Thursday, September 20, 2007

Rook's Recommendations - Checkmate with Bishop and Knight vs. Lone King

One of the fundamental things the chess novice must learn is how to force checkmate against a lone King (or if it is even possible to force checkmate at all). To briefly summarize what we all should know:

Checkmate CAN be forced in the following situations:
  • Queen vs. King
  • Two Rooks vs. King
  • Rook vs. King
  • Two Bishops vs. King
  • Knight and Bishop vs. King

Checkmate CANNOT be forced in the following situations:

  • Two Knights vs. King (Checkmate is possible but cannot be forced)
  • Knight vs. King
  • Bishop vs. King

The conventional wisdom is that learning to checkmate with two Bishops vs. lone King or Bishop and Knight against vs. lone King is so rare they are not worth learning. In fact, Jerry Silman in his excellent book (see Great New Book - Silman's Complete Endgame Course: From Beginner to Master ) goes so far as to say:

Bishop and Knight [vs. lone King] might never occur in your whole chess lifetime and is far too difficult to waste your precious study time on.

Is that true? I've heard a contrary opinion that says, even though you'll probably never experience a game with a Knight and Bishop vs. a lone King, learning how to checkmate in this situation is very helpful because 1) it helps you to better understand how Knights and Bishops can work together in other situations and 2) it is helpful to learn how the King can be used as an active piece (together with the Bishop and Knight) in the endgame.

Well, as Rook has a little time on his hands and is always up to a challenge, I going to try and find out for myself. Can a novice actually learn this forced checkmate? Will practicing this help my game at all? Of course, my rational side agrees with Silman that doing ANYTHING other than this would be a better use of my chess improvement time. I'm sure that is probably true. But I have another motivation. I would really like to pay back Chessmaster 10 by proving to it I can force checkmate against it no matter how much it tries to resist. Sounds like fun - or perhaps complete folly - anyway I'll play with it awhile and let you know what happens.


Sciurus said...

I don't know if it all that useful, too. I actually learnt it once myself solely for the reason that it is one of the things at the beginning of Pandolfini's Endgame Course. Once you memorized a couple of key positions it is doable. However, I already forgot them again, so I am relieved to read in your post that I will probably not need it ;-) In any case it is fun to try it a couple of times against the machine!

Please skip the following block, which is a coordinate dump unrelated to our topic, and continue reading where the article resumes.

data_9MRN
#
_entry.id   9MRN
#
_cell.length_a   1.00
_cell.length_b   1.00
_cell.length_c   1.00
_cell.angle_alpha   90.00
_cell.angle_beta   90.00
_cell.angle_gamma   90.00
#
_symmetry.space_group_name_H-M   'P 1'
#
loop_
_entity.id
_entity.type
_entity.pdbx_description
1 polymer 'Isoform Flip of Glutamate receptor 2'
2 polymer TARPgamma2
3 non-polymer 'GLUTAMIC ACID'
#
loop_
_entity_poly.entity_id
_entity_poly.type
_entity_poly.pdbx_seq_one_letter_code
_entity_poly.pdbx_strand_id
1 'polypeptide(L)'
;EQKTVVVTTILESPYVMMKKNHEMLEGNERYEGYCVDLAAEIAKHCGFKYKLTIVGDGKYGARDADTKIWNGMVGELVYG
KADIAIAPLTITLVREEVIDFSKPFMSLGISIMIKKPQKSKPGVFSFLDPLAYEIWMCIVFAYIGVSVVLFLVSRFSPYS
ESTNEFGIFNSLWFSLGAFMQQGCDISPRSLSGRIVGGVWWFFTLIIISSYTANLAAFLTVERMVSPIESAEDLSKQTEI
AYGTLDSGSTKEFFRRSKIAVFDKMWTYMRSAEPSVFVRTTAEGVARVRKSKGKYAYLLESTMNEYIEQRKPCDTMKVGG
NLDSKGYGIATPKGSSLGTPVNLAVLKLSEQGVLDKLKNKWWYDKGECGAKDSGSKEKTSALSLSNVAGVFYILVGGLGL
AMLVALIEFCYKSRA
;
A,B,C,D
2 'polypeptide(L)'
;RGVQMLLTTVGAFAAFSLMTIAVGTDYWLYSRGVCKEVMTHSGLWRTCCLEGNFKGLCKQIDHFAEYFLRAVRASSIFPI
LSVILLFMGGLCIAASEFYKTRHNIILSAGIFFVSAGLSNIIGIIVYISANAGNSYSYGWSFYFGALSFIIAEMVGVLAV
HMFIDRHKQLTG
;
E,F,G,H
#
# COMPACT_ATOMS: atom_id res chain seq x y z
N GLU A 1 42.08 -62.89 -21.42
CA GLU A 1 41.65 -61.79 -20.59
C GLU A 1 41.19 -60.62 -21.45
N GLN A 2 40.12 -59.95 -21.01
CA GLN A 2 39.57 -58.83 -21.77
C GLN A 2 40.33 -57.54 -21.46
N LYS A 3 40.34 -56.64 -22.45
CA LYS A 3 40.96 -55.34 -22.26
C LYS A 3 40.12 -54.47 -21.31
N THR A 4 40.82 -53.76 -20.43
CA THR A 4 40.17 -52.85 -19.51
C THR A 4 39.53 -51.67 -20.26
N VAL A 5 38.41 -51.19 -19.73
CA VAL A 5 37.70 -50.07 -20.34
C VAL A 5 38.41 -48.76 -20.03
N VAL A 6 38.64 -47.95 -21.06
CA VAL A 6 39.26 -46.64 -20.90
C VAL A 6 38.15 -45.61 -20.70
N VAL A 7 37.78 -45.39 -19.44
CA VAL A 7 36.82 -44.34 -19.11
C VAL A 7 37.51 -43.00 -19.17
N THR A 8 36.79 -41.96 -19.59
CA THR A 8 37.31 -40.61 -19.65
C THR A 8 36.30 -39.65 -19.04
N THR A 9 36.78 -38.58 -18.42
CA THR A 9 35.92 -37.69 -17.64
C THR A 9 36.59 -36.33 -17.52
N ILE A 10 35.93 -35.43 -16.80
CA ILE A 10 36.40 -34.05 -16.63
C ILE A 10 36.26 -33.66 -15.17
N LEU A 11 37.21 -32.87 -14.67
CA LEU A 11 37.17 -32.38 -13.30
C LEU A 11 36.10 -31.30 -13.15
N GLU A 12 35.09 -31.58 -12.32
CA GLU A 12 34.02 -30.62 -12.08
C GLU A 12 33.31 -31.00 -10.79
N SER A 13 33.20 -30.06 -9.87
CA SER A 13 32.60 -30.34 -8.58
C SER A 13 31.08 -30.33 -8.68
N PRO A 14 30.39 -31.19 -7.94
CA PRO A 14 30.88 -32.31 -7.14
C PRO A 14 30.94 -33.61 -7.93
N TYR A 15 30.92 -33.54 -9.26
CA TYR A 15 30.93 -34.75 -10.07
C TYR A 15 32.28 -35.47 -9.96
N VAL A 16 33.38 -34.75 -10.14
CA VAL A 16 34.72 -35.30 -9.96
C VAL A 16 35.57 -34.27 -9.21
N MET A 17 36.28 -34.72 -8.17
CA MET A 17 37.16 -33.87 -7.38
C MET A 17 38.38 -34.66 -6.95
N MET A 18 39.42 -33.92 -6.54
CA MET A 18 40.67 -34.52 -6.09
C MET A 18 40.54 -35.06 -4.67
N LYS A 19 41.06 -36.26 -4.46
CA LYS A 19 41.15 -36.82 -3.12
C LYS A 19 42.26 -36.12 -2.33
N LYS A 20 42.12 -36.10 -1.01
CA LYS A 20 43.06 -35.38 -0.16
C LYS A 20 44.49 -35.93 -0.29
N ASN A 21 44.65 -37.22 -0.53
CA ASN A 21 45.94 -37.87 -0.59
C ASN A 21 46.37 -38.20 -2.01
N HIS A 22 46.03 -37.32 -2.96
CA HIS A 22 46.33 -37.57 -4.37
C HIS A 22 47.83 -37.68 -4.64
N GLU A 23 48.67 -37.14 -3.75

Anonymous said...

GM Karsten Mueller's 1st DVD on the endgame offers an excellent and very clear explanation of how to mate lone king with king, knight, and bishop. He shows the necessary coordination of the pieces in a way I'd not seen before.

Memphis said...

Although it may be true that this endgame may never happen in a chessplayer's career, I think it is fair to say that we have ALL been in a situation where, when calculating a possible endgame variation, we feel the gnawing discomfort of MAYBE having to perform this feat. And, knowing that we are unable to execute this form of checkmate, it drives us away from that variation because we know it is essentially a draw. We don't go down that path. We avoid it! So, the REASON we never have to perform this checkmate is that we are avoiding having to do it. Learning how to do this will give you a certain confidence that will effect the way you see certain variations in the endgame. You won't have to panic when that last pawn is captured. We deluded ourselves into thinking that it never comes up. It DOES come up ... we just run away from it (either consciously or subconsciously). My recommendation is: Learn how to do it.

Amy said...

Hi RVW - I hope yr feeling better.

In all the permutations, you do not mention whether a rook and bishop can force a checkmate.

I'm in an endgame with a friend - he has a bishop, a rook and 6 pawns, I have a rook and six pawns. I'm about to capture his pawn in the 7th rank.

He's won our first 10 games. I'm just hoping for a draw...

Rook Van Winkle said...


A rook and king against a lone king can force chedkmate, having a bishop in addition to the rook could only help.

Good luck!


Robert said...

I play chess online at Red Hot Pawn. I have one game that has consumed about 108 moves now. I have a rook, bishop, and pawn against my opponent's rook at endgame. He has offered me a draw twice, but I just know that with my material advantage I should be able to force a mate. Thoughts?

Michael said...

I am a VERY novice chess player. I haven't played a game against a human in 20 years, and have only begun playing the machine in the past few weeks.

I recently finished a game in which my opponent had three pawns against my rook and knight. I was narrowly able to capture the pawns before promotion, but then found myself needing to perform the very mate that "might never occur in your whole chess lifetime."

I found a nice video that clearly explains the technique. I learned it in couple of hours, and I am sure I my ability improved far more than just adding one more checkmate to the arsenal.